Mar 25, 2022 I Paul Seaburn

Chupacabras for Kids, Haunted Sanitoriums, Musical Spiders and More Mysterious News Briefly — March 24, 2022

Mysterious News Briefly — March 24, 2022

If the metaverse isn’t painful enough for you, H2L Technologies in Japan has developed a wristband that delivers small electric shocks that inflict pain to help convey “weight and resistance feeling to users and avatars on the Metaverse.” What could possibly go wrong … or get fried to a crisp by evil hackers?

The material brought back by Japan’s Hayabusa2 mission to the asteroid 'Ryugu' has convinced scientists that Ryugu is actually an extinct comet whose spinning top shape developed after its ice melted. Something to think about while stuck in traffic on a hot day?

Good news, Stonehenge fans – part of a ceremonial approach to the stone circle and an area where ancient hunter-gatherers shared feasts with the first British farmers have been saved from being turned into farmland and will instead be restored as chalk grassland that will hopefully attract the flora and fauna that will make look like it did to pilgrims thousands of years ago. All it needs is a sign that reads “Keep off the grassland” in various Neolithic languages.

It’s not just corals that are bleaching due to climate change -- a new Australian study found that fish communities on Australia's famed Great Barrier Reef are also becoming less colorful in order to better hide in the coral from predators. Yet another reason why we can’t have nice things.

If you walked out of the latest Spiderman movie wishing you could be a spider, some scientists housed a tropical tent-web spider (Cyrtophora citricola) in a rectangular enclosure, let it fill the space with a three-dimensional web, then joined with artist Tomás Saraceno to create an interactive, virtual reality musical instrument called Spider's Canvas which allows users to enter and play strands of the web like a spider does when it uses vibrations to build the web, walk along it or locate captured prey. This could be the replacement for going to a planetarium to listen to Pink Floyd.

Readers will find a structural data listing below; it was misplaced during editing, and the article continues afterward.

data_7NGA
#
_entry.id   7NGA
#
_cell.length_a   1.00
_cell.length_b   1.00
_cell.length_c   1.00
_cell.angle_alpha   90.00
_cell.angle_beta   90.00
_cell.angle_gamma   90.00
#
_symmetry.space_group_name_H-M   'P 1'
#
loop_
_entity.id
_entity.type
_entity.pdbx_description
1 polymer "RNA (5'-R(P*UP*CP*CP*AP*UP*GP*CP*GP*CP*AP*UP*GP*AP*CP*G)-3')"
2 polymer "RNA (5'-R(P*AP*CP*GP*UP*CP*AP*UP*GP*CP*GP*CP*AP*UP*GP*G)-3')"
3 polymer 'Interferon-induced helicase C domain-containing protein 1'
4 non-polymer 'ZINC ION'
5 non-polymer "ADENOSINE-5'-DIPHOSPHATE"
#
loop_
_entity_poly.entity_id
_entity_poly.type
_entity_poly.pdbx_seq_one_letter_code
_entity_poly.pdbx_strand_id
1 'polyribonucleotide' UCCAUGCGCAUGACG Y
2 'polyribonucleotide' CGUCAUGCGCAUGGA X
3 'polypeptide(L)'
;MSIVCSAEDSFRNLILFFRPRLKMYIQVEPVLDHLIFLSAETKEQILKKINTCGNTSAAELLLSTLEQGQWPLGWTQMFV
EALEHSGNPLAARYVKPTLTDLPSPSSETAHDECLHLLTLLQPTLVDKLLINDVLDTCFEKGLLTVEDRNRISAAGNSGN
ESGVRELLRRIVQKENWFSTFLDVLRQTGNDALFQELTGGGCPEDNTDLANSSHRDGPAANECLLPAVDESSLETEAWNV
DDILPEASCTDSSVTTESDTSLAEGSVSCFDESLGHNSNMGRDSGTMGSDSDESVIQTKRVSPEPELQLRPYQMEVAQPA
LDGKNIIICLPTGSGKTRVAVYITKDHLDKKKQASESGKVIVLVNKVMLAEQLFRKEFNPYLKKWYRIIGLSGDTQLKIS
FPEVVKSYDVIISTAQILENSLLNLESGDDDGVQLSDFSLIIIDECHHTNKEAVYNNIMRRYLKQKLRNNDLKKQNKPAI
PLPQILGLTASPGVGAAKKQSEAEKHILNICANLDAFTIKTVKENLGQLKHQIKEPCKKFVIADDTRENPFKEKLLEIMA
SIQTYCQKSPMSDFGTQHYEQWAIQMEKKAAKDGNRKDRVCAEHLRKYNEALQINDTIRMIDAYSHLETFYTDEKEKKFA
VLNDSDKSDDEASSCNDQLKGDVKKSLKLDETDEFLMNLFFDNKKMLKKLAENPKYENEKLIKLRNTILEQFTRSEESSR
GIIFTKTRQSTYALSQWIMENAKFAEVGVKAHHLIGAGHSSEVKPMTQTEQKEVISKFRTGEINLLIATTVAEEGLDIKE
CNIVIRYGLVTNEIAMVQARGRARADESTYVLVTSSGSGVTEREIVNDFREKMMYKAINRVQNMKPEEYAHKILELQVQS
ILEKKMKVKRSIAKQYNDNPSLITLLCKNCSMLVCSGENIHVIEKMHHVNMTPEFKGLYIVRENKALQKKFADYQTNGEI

A ghost tour at Waverly Hills Sanatorium in southwest Louisville, considered to be one of the country's most haunted buildings, ended in a different scary manner recently when a tornado warning hit and the ghost hunters had to shelter in a body chute used to get the corpses of tuberculosis victims out quickly and discretely. Sounds like the perfect opening scene for “Nightmare at the Waverly.”

Meanwhile, another abandoned and allegedly haunted tuberculosis hospital is for sale -- the 100+-year-old Pokegama Sanitorium near Pine City, Minnesota, is for sale with an asking price of $75,000 – that’s mostly for the land since the building has been unused since 1944. It’s a good time to remember that there was little sanity in sanitoriums.

The dinosaur-killing Chicxulub asteroid continues to get worse – a new study shows it lifted a lot of sulfur into the atmosphere by hitting in the sulfur-rich limestone of the Yucatan Peninsula, putting the amount much higher than estimated and causing a greater temperature-cooling climate change. If they had survived, male dinosaurs could have turned to females and said, “See, I told you that smell wasn’t me.”

If you’re looking for a fun way to introduce your children to cryptids, comedian George Lopez signed a contract with Viking Children’s Books to write a four-book middle-grade series called Chupacarter whose star is the famous Puerto Rican cryptid, a Chupacabra. It may sound strange, but it’s better than learning about monsters by having your parents describe what’s hiding under your bed.

A DGR Engineering employee performing construction observation on property owned by Northwest Iowa Community College (NCC) in Sheldon, Iowa, discovered what he says he knew immediately was a 11”x7”x4”, 11.2 pound woolly mammoth tooth because he’s a dinosaur “nerd” like his two young sons. Nothing makes you a hero to your kids like finding a prehistoric tooth.

Paul Seaburn
Paul Seaburn is the editor at Mysterious Universe and its most prolific writer. He’s written for TV shows such as "The Tonight Show", "Politically Incorrect" and an award-winning children’s program. He's been published in “The New York Times" and "Huffington Post” and has co-authored numerous collections of trivia, puzzles and humor. His “What in the World!” podcast is a fun look at the latest weird and paranormal news, strange sports stories and odd trivia. Paul likes to add a bit of humor to each MU post he crafts. After all, the mysterious doesn't always have to be serious.

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